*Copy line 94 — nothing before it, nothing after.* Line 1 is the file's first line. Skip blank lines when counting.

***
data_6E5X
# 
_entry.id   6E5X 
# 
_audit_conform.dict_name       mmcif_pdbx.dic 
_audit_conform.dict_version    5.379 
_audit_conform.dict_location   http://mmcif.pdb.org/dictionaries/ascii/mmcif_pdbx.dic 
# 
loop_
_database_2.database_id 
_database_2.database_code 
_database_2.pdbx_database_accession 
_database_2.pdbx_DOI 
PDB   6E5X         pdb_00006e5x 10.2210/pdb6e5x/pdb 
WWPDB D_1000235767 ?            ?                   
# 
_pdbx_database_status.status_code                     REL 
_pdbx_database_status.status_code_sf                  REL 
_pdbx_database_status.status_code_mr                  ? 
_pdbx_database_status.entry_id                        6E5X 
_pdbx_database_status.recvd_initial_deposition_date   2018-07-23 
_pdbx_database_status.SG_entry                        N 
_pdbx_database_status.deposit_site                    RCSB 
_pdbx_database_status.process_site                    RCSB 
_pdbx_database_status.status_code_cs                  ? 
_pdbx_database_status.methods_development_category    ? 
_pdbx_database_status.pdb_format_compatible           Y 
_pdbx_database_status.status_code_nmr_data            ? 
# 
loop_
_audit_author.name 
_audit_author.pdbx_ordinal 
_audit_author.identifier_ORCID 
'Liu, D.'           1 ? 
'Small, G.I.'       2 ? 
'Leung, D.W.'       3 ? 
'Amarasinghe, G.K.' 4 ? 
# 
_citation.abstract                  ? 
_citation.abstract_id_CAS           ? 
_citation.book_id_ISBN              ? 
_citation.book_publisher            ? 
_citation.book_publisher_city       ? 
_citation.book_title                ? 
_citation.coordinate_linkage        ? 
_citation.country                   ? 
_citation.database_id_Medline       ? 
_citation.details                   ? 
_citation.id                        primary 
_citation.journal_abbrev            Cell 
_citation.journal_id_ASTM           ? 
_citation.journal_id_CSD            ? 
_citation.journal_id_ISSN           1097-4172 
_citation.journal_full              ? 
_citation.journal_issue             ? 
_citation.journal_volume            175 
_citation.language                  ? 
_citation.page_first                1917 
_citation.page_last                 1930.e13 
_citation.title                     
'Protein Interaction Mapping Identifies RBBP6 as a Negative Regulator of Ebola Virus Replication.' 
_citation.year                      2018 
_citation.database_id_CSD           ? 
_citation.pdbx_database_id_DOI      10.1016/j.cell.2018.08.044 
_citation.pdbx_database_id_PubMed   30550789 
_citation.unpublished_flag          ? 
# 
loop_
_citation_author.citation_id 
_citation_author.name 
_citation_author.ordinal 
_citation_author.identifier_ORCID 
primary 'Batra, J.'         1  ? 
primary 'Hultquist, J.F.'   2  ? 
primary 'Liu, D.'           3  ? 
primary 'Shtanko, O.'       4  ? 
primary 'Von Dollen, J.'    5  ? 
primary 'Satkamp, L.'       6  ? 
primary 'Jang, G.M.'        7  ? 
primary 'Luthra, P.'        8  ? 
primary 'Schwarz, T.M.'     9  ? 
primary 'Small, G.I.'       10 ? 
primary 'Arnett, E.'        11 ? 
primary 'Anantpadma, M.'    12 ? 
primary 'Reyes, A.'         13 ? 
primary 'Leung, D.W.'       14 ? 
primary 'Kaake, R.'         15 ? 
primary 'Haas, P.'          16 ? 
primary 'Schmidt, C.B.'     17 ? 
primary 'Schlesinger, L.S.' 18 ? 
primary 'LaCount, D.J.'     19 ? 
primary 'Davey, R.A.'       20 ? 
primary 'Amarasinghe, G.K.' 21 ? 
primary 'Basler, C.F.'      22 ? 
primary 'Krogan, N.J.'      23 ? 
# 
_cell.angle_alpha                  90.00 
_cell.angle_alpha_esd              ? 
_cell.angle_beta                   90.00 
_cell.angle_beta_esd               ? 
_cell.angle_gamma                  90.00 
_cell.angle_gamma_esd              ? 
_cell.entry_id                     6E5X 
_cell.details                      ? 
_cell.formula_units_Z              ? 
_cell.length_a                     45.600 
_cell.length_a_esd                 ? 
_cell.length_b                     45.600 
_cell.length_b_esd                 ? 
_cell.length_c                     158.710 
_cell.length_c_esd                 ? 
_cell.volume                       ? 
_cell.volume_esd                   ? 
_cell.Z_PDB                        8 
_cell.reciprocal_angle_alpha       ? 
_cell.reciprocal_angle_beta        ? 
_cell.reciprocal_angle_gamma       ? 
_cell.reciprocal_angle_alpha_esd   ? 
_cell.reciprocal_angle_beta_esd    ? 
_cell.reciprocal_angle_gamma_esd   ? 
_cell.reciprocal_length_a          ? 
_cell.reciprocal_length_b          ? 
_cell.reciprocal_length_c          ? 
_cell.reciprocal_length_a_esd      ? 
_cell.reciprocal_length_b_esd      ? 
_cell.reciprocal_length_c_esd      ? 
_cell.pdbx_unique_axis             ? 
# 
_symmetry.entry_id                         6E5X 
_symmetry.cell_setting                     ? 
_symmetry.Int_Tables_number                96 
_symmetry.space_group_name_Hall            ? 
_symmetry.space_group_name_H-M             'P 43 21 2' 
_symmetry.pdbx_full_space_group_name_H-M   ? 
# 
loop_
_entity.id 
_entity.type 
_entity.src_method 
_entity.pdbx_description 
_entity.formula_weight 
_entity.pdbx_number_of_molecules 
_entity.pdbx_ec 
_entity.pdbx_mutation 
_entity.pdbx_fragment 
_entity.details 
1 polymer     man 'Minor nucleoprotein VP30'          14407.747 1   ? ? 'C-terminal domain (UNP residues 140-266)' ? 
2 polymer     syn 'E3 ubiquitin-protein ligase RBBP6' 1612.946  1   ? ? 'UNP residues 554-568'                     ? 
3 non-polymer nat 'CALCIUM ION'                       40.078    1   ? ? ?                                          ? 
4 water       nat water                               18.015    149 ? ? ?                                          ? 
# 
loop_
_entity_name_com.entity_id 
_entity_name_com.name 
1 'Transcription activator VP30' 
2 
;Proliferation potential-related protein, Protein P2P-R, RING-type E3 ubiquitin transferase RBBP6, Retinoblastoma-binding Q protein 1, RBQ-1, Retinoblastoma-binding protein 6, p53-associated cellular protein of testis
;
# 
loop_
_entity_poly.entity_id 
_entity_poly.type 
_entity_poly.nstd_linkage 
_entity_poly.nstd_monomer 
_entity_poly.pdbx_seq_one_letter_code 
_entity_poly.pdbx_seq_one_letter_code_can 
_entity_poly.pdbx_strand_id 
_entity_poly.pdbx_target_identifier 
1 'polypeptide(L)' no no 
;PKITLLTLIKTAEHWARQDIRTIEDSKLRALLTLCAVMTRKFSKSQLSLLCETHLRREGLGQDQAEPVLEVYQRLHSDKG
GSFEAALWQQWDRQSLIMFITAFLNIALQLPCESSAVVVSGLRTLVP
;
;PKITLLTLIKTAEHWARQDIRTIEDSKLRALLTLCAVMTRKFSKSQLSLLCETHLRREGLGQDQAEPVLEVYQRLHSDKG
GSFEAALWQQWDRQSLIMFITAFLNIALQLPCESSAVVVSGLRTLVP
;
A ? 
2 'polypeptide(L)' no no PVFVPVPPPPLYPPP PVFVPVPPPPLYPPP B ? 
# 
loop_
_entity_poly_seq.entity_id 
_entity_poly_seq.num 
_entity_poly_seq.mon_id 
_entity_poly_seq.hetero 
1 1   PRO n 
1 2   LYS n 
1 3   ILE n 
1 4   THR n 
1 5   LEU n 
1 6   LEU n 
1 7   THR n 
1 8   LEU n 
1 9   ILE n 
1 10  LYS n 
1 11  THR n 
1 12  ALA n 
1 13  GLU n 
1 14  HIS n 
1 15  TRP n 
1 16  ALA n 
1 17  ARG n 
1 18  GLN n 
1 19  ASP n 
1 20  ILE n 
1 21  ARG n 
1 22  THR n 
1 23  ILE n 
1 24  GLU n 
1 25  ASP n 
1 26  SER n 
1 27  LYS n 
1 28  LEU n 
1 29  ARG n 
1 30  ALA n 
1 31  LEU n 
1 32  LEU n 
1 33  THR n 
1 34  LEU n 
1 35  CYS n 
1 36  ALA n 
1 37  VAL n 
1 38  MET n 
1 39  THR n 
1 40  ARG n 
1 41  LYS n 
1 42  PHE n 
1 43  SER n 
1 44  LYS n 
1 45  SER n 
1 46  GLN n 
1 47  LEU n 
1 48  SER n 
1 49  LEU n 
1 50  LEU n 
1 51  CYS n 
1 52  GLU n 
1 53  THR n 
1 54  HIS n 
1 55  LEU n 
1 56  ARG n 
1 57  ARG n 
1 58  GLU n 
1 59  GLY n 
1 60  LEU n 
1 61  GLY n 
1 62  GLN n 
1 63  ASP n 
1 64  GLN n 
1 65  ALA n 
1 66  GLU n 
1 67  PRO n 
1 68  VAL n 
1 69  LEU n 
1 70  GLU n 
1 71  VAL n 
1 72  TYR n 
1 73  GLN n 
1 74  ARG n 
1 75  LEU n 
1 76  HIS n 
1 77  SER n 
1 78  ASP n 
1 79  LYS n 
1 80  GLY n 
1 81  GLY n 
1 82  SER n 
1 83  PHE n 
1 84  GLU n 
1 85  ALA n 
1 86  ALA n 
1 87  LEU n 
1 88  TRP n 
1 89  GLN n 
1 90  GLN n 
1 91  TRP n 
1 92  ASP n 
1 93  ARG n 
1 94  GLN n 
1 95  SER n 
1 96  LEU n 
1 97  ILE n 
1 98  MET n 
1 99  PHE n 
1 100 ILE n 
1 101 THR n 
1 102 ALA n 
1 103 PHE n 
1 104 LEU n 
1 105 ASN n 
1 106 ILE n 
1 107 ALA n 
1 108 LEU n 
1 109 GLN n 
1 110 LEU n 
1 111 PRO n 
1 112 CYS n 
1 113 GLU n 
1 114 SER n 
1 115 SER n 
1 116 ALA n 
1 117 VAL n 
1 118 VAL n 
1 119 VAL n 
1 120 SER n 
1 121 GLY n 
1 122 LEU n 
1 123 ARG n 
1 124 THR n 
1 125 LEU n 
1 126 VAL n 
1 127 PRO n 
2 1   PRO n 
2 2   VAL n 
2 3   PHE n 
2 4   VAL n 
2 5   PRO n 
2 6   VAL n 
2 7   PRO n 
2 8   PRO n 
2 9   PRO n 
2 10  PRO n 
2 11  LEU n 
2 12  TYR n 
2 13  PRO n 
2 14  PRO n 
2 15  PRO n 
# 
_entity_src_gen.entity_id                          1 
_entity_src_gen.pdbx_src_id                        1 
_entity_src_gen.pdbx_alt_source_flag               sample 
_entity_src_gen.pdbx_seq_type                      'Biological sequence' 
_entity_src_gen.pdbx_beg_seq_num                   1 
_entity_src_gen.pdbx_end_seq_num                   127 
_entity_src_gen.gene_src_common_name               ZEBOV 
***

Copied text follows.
primary 'Basler, C.F.'      22 ? 